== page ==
As philanthropy in India increasingly shifts from dollars to rupees, there is a need to understand how philanthropic capital can be used in a more catalytic manner towards creating better impact in India, with a specific focus on ‘blended finance’. The session was hosted by Dasra in partnership with Sattva Consulting.
The panel comprised diverse stakeholders including Dipesh Sutariya, Chairperson and MD EnAble India Group; Lakshmi Pattabi Raman, Director of Investments at Omidyar Network India (ON India); Dr Sarika Kulkarni, Managing Trustee, Raah Foundation; Saumya Lashkari, Director 360 One Foundation; and was moderated by Anantha Narayan, Advisor, Sattva Knowledge Institute.
Setting the tone for the session, Anantha, called on the participants to reimagine philanthropy in India by saying: ‘As dollar philanthropy is being replaced by rupee philanthropy, there is a need to make it more efficient and leverage it as much as possible for more impactful giving.’
‘Blended finance is not a one-size-fits-all solution. It needs to be seen through the lenses of: (1) the problem that needs to be solved and (2) the kind of capital that is required to solve it’, said Saumya, profoundly capturing the theme of the discussion. The panel highlighted the different models and groundwork to be done for adopting a ‘blended finance structure’ as Lakshmi says is a new model of philanthropy.
Towards a catalytic approach to Indian philanthropy
Sattva Consulting presented an overview of the evolving philanthropic landscape in India and blended finance’s potential to address unequal opportunities. Palagati Lekhya Reddy said, ‘Philanthropy in India is seeking more structured and informed giving, including new forms of social and impact investments.’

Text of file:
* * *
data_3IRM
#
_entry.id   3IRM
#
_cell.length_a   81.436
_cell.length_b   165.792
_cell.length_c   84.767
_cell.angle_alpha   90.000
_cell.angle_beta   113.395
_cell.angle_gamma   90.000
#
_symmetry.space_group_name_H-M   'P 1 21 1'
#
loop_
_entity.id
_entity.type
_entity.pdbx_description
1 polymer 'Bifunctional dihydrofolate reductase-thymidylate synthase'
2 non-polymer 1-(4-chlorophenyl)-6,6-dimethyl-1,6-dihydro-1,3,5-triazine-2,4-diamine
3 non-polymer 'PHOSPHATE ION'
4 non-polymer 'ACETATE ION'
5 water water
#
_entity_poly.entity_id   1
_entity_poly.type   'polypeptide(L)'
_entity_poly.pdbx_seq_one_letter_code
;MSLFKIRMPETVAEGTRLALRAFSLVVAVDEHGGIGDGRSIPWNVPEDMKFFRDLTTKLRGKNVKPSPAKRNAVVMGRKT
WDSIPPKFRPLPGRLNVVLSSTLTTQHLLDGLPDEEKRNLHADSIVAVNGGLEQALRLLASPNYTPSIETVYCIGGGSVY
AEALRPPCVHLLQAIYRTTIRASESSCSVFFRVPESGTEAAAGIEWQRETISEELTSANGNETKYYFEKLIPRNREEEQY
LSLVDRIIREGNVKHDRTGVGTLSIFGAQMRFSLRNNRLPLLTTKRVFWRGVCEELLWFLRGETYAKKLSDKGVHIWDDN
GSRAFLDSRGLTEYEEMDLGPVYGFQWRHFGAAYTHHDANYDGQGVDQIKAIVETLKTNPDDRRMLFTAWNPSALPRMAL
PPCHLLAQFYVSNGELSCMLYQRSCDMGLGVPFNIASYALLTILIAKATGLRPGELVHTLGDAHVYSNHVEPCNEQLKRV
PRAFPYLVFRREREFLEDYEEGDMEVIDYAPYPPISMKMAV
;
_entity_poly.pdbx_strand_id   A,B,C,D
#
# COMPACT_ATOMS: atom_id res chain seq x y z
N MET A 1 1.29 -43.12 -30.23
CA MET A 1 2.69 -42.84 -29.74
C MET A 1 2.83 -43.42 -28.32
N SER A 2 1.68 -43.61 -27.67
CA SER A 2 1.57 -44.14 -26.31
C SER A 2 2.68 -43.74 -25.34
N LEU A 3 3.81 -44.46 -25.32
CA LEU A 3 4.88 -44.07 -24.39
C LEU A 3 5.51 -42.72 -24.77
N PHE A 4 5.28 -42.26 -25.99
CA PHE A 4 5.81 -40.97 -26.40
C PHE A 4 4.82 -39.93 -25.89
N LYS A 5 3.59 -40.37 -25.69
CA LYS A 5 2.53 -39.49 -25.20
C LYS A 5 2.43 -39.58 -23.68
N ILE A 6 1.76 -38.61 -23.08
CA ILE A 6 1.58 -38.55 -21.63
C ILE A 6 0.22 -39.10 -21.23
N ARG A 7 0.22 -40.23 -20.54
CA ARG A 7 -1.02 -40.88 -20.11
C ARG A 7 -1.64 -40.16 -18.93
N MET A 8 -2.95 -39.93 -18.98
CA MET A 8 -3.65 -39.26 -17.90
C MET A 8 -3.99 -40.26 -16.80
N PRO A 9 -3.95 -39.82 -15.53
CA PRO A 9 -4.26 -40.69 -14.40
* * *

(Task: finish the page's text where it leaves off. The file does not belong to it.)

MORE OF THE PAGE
The panellists all agreed on the observed trend of philanthropists becoming more catalytic in their giving approach by considering the nature of capital needed, the journey of philanthropic capital, and the problem to be solved.
Blended finance to unlock private capital for social impact
All panellists echoed the need for unlocking greater development finance by derisking social investments for the private sector and allocating it more efficiently towards development outcomes. Anantha highlighted the ability of blended finance to have a significant impact on underserved communities. On a continuum of funding, he said, ‘blended finance can offer not just financial, but positive environmental and social returns’.
Bringing out why they chose to adopt blended finance in recent years, Saumya said ‘At 360 ONE Foundation, we are committed to maximise both financial and social returns. We re-imagined traditional grant-giving and evolved a more catalytic approach through innovative, CSR compliant blended finance instruments. Our goal is to deliver better outcomes and exponential impact for underserved communities through increased leverage of CSR funds’.
‘Dual chequebook’ approach to drive optimal capital allocation
Explaining ON India’s ‘dual chequebook’ approach to philanthropy, Lakshmi said, ‘to achieve our goal of creating a meaningful life for the Next Half Billion, we use an approach that enables flexible deployment of capital using multiple tools including equity investment in early-stage enterprises. This approach allows for optimal allocation of capital, activation of multiple pathways to impact, and amplification of impact at the sector level.’
To elaborate on what this means, she said that they support ‘bold entrepreneurs’ across sectors, exemplified by their investments for equity returns, market infrastructure development, innovative financial instruments, research, and surveys to spotlight gaps and solutions, promoting the power of technology for good, and funding for lighthouse projects with a demonstration effect.
Returnable grants, a powerful tool for deeper and wider social change